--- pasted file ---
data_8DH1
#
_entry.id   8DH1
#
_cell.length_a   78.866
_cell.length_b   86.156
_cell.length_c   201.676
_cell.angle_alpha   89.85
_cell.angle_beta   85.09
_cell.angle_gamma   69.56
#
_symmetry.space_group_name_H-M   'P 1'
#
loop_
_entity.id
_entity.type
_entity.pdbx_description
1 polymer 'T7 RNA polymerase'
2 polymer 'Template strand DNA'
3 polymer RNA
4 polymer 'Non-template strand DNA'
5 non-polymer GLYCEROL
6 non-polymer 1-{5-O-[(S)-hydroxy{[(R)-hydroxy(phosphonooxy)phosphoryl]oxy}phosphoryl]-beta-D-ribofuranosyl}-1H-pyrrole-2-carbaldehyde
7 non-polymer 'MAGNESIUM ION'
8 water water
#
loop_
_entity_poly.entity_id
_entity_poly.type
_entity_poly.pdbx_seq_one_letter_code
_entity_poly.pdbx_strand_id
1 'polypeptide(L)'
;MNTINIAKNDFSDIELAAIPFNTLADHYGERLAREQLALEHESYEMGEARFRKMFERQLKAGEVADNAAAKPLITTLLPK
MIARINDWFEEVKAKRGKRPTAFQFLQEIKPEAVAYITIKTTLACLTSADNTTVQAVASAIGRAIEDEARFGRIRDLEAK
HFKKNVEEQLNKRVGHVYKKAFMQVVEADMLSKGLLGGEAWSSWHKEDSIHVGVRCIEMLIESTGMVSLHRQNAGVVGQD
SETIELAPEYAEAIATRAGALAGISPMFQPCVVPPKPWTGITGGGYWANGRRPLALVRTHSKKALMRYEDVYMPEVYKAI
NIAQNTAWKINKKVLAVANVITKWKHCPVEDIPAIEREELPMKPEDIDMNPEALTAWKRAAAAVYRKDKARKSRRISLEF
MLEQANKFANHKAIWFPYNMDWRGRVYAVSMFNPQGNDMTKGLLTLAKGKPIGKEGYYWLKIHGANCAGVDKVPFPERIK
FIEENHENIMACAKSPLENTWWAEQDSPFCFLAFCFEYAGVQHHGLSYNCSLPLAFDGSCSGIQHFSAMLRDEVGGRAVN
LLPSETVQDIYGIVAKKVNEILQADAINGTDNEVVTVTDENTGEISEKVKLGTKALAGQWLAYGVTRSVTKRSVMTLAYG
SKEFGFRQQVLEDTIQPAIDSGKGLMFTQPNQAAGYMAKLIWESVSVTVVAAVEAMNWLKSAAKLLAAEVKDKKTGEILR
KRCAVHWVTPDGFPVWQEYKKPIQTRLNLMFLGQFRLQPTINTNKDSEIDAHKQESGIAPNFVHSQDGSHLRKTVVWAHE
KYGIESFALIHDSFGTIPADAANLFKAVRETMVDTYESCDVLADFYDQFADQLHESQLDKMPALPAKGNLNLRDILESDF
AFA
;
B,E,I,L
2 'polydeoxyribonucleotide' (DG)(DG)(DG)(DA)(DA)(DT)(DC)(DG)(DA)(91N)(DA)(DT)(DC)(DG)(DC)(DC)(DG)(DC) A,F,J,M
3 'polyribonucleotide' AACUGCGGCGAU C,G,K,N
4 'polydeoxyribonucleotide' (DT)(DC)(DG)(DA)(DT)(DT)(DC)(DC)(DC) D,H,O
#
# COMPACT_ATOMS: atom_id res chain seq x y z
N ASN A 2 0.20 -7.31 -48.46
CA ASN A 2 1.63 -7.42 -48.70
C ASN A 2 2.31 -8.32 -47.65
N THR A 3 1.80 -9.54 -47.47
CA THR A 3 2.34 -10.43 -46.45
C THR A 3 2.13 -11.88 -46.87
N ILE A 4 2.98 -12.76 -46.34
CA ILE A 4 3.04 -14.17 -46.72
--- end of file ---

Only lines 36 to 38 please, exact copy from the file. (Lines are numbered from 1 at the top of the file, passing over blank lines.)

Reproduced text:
SETIELAPEYAEAIATRAGALAGISPMFQPCVVPPKPWTGITGGGYWANGRRPLALVRTHSKKALMRYEDVYMPEVYKAI
NIAQNTAWKINKKVLAVANVITKWKHCPVEDIPAIEREELPMKPEDIDMNPEALTAWKRAAAAVYRKDKARKSRRISLEF
MLEQANKFANHKAIWFPYNMDWRGRVYAVSMFNPQGNDMTKGLLTLAKGKPIGKEGYYWLKIHGANCAGVDKVPFPERIK